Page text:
In CHOOSEMATHS grant winner profiles
CHOOSEMATHS Grant recipient profile: Natasha Bradley

Natasha Bradley

The University of Adelaide

Natasha is in her third year of a PhD in molecular biology. I was very good and maths and science in school, so I continued with a bachelor of science (Advanced), which then turned into honours and now a PhD. My honours project “Investigating the evolution of the mammalian sex determining gene, Sex-determining Region Y (SRY) with the use of the basal mammalian lineage; the monotremes” was very different to what I am researching in my PhD. I’m still looking at monotremes, but now I am researching the genetics of their digestion and how one hormone found in platypus venom could lead to a treatment for diabetes.

Can you give me a quick overview of the type of mathematics you are studying and its potential impacts for the broader community

As part of my PhD I plan to use single cell sequencing on multiple monotreme digestive tissues to give insights into different cell functions. This involves lots of bioinformatic skills and statistical analysis, which is what I came to BioInfoSummer to learn. This well help understand how monotremes digest food and may be useful for animals in captivity.

What did you want to be when you grew up? If not mathematics research, what would have been?

When I was growing up, I was really into competitive swimming and would have loved to go to the Olympics.

You attended AMSI BioInfoSummer, what drew you to this event? What was the most valuable part of AMSI BioInfoSummer for you in terms of furthering your career in mathematical sciences?

I heard about this event from colleagues in my lab who had previously attended and said it was a great experience. One of the themes was single cell sequencing, which aligned perfectly with what I needed to learn for my own research.

In what ways has the experience impacted your maths studies? Did this event lead to any new contacts, projects, collaborations?

I gained valuable new contacts from the poster session and networking events during the week. I was able to meet experts in single cell work who I am now able to contact for help when I need it.

Where do you see yourself in five or ten years time?

I’d love to learn more about the world of bioinformatics and get a role which will allow me to use these skills and fuel my passion for the environment and conservation.

Did you learn about new career options available to you that you were not aware of prior to attending AMSI BioInfoSummer?

I learned that there was a lot more scientists wanting to learn about maths and coding than I expected. I knew most of the roles existed, I just didn’t know a scientist could fill them.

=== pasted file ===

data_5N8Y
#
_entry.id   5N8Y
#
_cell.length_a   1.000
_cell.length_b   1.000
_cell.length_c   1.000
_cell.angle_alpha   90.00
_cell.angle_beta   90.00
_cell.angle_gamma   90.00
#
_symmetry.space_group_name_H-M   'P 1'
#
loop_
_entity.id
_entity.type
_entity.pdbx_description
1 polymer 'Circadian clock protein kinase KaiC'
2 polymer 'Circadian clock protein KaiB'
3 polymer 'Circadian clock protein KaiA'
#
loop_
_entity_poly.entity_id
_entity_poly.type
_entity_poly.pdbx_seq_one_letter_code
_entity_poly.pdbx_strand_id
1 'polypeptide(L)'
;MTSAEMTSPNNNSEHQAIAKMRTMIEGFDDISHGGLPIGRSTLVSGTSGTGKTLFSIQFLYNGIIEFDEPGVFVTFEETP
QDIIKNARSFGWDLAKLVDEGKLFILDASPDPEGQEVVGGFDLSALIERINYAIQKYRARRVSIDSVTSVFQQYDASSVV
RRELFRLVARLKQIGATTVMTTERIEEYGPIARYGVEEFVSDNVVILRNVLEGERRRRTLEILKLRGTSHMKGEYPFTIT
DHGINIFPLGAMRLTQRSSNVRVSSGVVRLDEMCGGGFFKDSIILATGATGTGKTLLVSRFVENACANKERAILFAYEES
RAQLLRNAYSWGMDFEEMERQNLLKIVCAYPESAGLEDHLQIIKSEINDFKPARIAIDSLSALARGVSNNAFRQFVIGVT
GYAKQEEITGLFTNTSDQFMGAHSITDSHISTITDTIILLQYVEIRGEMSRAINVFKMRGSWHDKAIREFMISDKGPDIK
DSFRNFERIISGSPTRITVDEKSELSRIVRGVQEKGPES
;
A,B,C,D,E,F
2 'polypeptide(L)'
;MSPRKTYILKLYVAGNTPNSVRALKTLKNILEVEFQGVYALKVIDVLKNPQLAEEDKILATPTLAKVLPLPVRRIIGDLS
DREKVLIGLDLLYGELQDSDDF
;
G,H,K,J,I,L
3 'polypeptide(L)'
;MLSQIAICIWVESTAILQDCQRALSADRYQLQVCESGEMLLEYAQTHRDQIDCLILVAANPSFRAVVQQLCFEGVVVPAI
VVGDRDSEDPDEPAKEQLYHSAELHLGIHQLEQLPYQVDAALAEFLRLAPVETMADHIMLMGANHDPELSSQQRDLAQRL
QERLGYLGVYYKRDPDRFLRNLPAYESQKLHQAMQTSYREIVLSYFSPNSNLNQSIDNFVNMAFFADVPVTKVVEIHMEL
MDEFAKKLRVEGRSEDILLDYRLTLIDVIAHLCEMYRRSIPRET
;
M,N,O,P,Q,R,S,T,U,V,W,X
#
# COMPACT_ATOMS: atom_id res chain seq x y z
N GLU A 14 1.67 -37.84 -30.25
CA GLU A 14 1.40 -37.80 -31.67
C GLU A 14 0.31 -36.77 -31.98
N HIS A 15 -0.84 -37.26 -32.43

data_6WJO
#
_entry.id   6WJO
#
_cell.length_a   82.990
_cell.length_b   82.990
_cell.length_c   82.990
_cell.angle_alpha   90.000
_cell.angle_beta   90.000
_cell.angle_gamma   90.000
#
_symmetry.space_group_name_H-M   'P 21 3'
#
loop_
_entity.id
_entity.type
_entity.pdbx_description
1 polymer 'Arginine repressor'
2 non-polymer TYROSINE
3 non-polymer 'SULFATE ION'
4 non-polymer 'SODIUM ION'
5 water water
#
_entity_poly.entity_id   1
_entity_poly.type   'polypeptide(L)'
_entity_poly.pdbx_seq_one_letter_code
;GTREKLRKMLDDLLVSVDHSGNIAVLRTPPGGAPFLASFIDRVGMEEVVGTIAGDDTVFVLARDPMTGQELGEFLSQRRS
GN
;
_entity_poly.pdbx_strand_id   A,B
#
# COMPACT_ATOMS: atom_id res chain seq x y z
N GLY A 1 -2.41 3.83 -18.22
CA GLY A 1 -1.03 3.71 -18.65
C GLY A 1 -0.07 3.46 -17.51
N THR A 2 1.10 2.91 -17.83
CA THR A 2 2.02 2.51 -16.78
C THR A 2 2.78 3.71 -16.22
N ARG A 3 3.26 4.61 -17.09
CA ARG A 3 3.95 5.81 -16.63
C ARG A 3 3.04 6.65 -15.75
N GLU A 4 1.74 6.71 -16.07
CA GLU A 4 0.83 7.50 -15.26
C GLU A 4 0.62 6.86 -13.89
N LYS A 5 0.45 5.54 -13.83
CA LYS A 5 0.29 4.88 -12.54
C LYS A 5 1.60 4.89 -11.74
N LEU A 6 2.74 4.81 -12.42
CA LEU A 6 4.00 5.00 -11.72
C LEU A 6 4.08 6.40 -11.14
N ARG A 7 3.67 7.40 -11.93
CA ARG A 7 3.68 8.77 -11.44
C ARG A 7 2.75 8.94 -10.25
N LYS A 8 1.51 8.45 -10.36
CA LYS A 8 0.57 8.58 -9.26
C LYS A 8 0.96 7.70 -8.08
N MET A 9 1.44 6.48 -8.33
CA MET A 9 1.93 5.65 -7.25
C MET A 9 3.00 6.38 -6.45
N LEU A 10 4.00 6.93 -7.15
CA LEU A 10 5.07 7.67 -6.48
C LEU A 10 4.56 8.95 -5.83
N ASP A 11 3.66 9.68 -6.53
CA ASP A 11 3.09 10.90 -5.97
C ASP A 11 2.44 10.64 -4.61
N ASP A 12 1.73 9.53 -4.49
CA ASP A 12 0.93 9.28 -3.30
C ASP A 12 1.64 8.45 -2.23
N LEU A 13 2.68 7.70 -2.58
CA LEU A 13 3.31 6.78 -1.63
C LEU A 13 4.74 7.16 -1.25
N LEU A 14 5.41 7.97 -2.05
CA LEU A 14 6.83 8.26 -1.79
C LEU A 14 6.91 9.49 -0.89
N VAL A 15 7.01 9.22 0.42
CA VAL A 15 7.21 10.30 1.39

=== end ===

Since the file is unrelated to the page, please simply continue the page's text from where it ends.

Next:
Who are your mentors? Who do you admire?

My PhD supervisor has been very supportive of me and is very understanding of life problems that come up. I admire his ability to be a lab head and manage a family life at the same time.

How important are initiatives such as the CHOOSEMATHS Grants in terms of fostering the participation and achievement of women in mathematics, particularly in terms of access to networking opportunities and further training opportunities?

I was amazed to see so many women at an event that would be often geared towards men. If it wasn’t for these grants it would be very easier for women to be discouraged by the lack of representation.

The CHOOSEMATHS Grants are part of a broader program being delivered by AMSI Schools with support from BHP Foundation to turn the tide on Australia’s maths deficit and strengthen maths education and participation of women across the discipline. What do you see as the big challenges facing maths in Australia, particularly for women?

I can’t speak about problems in maths specifically, but I imagine they are similar issues to the science field. Although the number of female students is increasing they often don’t make it to higher jobs where it is still dominated by males. Part of this is due to the unequal parental leave during childbirth. These are issues that will hopefully continue to improve and we will start to see more females in the top positions.

Best piece of advice you’ve received?

Experiment with the code just as you would in a lab!

If a peer asked you if they should attend AMSI BioInfoSummer, how would you describe the conference to them?

I would strongly recommend this conference. It’s a great mix of lectures and workshops which gives you a great opportunity to learn hands on and ask questions when you get stuck (which you will). It was a very welcoming community of mostly students who were also eager to learn making it a great environment.

I was impressed by the number of female presenters at the conference, it’s helpful to see females in higher positions who can advise young researchers like me.